Small Bowel Bezoar in a Patient With Noonan Syndrome: Report of a Case

Asaf Bitton, MD; Jennifer N. Keagle, MD; Madhulika G. Varma, MD


February 21, 2007


To the best of our knowledge, there have been no previously published reports in the medical literature of phytobezoars in patients with Noonan syndrome. This case represents what may be an interesting association between bezoars and gastrointestinal dysmotility related to Noonan syndrome. A study of 25 children with Noonan syndrome ranging in age from 2 months to 12 years revealed that 16 had gastrointestinal symptoms such as reflux and failure to thrive.[5] However, difficulties with feeding often went unrecognized, and the etiology of the problem was uncertain. In this same group of patients, 7 of 25 had foregut dysmotility and gastroesophageal reflux documented by electrogastrography and antroduodenal manometry. Four of the 7 children with foregut dysmotility had abnormal gastric and small bowel myoelectrical activity that was characterized as disorganized and weak. The study authors speculated that the dysmotility and feeding difficulties were due to a delay in the development of the enteric nervous system in children with Noonan syndrome. Although many of these children improved with age, persistent dysmotility could put them at risk for the development of bezoars, such as the one seen in our patient.

The main risk factors for bezoars include gastric surgery and gastrointestinal dysmotility. Delayed gastric emptying and abnormal gastric motility patterns were prominent in one series of patients with bezoars, suggesting that these events were the underlying factors in their development.[6] However, another series of patients with bezoars who had undergone vagotomy or pyloroplasty did not demonstrate uniformly delayed gastric emptying as assessed by technetium-99m- labeled studies.[7] A study involving 117 patients with gastrointestinal bezoars revealed that 87% occurred in the small bowel and 30% in the stomach.[8] Furthermore, 70% of patients had previous surgery for peptic ulcer disease, and 80% of these patients had a bilateral truncal vagotomy with pyloroplasty. Of the 87 patients presenting with intestinal bezoars, excessive intake of vegetable fiber occurred in 40%, and 24% had alterations of mastication and dentition. A review of several case series noted that bezoars were prevalent among patients with mental retardation; one study estimated that up to 10% of emergency laparotomies in mentally retarded patients may be performed because of bezoars.[9] Another recognized risk factor for bezoars is diabetic gastroparesis.[6]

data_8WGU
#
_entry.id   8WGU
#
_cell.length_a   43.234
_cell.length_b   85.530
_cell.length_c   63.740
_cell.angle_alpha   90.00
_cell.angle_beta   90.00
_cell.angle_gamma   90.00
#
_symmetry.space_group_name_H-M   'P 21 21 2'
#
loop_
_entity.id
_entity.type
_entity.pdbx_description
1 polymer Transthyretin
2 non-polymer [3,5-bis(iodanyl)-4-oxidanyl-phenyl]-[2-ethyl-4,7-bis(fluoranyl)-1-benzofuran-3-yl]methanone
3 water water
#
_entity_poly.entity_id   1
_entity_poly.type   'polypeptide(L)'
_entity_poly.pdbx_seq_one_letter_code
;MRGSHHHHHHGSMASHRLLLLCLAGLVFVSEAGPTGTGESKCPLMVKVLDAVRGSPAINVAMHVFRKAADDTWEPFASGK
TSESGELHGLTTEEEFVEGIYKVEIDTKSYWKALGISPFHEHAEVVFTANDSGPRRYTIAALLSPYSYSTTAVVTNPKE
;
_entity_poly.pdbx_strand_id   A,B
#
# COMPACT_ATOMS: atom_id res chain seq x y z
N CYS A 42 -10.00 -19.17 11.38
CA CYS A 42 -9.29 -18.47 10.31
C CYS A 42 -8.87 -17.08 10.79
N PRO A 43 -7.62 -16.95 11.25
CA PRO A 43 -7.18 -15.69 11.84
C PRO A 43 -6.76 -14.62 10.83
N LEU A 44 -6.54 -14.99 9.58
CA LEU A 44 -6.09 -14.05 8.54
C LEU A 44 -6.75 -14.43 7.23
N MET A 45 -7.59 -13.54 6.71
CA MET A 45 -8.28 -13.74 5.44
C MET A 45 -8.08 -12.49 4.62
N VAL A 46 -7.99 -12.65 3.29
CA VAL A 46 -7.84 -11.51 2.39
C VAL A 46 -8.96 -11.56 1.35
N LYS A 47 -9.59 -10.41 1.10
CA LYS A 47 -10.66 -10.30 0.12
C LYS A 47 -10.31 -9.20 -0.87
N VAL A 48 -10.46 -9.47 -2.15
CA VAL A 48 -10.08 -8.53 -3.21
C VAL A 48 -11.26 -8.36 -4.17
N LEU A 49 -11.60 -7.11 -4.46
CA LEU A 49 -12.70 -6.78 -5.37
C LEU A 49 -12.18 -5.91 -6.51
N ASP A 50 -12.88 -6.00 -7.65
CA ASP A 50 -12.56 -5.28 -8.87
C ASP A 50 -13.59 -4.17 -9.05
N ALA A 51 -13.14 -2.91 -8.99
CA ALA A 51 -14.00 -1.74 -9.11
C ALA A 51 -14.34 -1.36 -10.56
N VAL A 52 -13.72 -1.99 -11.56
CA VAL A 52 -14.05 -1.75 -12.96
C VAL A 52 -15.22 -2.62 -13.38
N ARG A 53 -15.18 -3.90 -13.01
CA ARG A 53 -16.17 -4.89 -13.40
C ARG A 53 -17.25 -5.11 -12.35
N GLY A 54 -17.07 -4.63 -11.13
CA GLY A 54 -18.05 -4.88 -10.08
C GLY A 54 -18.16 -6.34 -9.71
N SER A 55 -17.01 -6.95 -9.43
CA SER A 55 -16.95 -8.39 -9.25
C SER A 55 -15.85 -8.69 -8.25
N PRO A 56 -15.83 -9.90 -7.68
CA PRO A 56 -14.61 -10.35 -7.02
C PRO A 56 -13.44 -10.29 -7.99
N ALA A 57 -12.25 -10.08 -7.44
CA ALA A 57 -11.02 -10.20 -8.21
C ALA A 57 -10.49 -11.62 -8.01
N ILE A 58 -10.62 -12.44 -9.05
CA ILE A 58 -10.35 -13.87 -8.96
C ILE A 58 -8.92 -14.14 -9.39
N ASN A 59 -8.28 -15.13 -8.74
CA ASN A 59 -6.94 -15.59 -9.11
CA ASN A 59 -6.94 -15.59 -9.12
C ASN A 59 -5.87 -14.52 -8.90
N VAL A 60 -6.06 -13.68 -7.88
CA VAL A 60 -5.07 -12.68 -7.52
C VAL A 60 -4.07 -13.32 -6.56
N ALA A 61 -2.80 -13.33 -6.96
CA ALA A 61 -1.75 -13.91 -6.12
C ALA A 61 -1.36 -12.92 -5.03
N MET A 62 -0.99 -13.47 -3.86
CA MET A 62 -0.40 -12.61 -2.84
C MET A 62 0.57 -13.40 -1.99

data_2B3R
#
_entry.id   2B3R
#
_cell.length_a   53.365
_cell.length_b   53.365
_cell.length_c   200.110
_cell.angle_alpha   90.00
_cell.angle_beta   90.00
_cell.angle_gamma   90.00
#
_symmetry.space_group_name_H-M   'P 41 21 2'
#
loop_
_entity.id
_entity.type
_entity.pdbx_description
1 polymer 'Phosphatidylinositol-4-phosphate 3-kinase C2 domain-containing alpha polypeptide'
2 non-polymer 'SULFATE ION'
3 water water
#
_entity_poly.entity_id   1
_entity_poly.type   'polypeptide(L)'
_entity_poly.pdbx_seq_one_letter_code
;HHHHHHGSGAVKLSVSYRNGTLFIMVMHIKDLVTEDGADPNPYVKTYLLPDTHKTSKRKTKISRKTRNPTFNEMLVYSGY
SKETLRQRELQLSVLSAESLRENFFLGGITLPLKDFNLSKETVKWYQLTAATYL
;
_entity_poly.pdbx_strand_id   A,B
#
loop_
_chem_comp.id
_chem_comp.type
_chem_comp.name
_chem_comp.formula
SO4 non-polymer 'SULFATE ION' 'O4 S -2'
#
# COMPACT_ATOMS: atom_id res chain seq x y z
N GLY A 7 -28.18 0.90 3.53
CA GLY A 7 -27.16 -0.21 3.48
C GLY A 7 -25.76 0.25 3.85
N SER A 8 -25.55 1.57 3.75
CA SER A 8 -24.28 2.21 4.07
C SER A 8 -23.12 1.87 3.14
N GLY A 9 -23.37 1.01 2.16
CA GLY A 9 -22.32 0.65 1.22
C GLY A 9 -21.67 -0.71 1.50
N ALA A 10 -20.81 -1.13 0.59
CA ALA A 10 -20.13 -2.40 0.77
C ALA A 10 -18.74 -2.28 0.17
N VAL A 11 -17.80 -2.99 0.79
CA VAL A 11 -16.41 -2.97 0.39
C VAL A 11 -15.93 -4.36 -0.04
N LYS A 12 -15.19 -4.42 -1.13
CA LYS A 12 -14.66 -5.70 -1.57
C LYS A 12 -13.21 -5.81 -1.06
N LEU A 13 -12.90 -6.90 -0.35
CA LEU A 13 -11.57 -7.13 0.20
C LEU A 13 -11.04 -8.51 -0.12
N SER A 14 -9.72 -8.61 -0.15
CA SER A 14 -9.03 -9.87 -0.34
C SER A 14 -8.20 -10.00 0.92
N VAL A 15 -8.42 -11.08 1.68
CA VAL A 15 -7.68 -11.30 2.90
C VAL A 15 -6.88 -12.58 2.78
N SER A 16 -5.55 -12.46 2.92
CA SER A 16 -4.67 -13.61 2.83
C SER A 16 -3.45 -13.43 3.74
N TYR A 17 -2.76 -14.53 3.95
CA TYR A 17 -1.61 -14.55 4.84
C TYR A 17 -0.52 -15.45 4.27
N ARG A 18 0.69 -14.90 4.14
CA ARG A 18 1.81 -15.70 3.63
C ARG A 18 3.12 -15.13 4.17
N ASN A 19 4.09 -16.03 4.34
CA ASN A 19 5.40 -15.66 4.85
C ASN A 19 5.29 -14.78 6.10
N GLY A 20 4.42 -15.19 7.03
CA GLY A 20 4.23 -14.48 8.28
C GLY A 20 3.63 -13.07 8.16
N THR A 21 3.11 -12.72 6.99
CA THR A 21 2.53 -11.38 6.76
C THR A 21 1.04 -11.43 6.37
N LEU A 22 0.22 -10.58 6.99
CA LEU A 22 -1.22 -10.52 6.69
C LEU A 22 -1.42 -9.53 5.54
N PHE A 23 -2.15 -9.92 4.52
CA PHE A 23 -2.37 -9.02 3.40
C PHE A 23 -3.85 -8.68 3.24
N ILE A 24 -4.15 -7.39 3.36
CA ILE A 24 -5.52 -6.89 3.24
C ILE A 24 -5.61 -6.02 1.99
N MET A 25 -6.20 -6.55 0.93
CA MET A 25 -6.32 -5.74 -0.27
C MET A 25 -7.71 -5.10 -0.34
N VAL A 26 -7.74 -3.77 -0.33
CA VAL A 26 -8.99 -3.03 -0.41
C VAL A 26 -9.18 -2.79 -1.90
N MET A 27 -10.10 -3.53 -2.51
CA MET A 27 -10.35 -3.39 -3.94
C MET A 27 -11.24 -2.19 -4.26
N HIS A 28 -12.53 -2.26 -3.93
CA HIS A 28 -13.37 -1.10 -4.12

Patients with bezoars often present with signs and symptoms of bowel obstruction, such as colicky abdominal pain, vomiting, and constipation or obstipation. Plain abdominal films can reveal dilated small bowel loops, and barium enema studies can show an intraluminal filling defect of variable size that will not appear fixed to bowel wall.[4] Abdominal CT scan is the best diagnostic modality for detecting bezoars. The pathognomonic appearance of bezoars is that of a well-defined ovoid intraluminal mass with mottled gas pattern at the site of obstruction.[10] Radiographic evidence of a small bowel obstruction with dilated fluid and air-filled loops proximal to the site of obstruction and distal collapsed small bowel may also be present. Definitive treatment consists of exploratory laparotomy with milking of contents to the cecum, or enterotomy. Medical treatment is usually inadequate.

There are scant recent data on the prevalence of bezoars causing mechanical small bowel obstruction, although one series from Hong Kong reported that over a 10-year period, 19 of 1020 (2%) small bowel obstructions at their hospital were related to bezoars.[11] However, a review from the Mayo Clinic reported that only 3 of 314 (0.9%) small bowel obstructions were due to bezoars.[12] Thus, geographical variation may exist, although the true incidence is still unknown.


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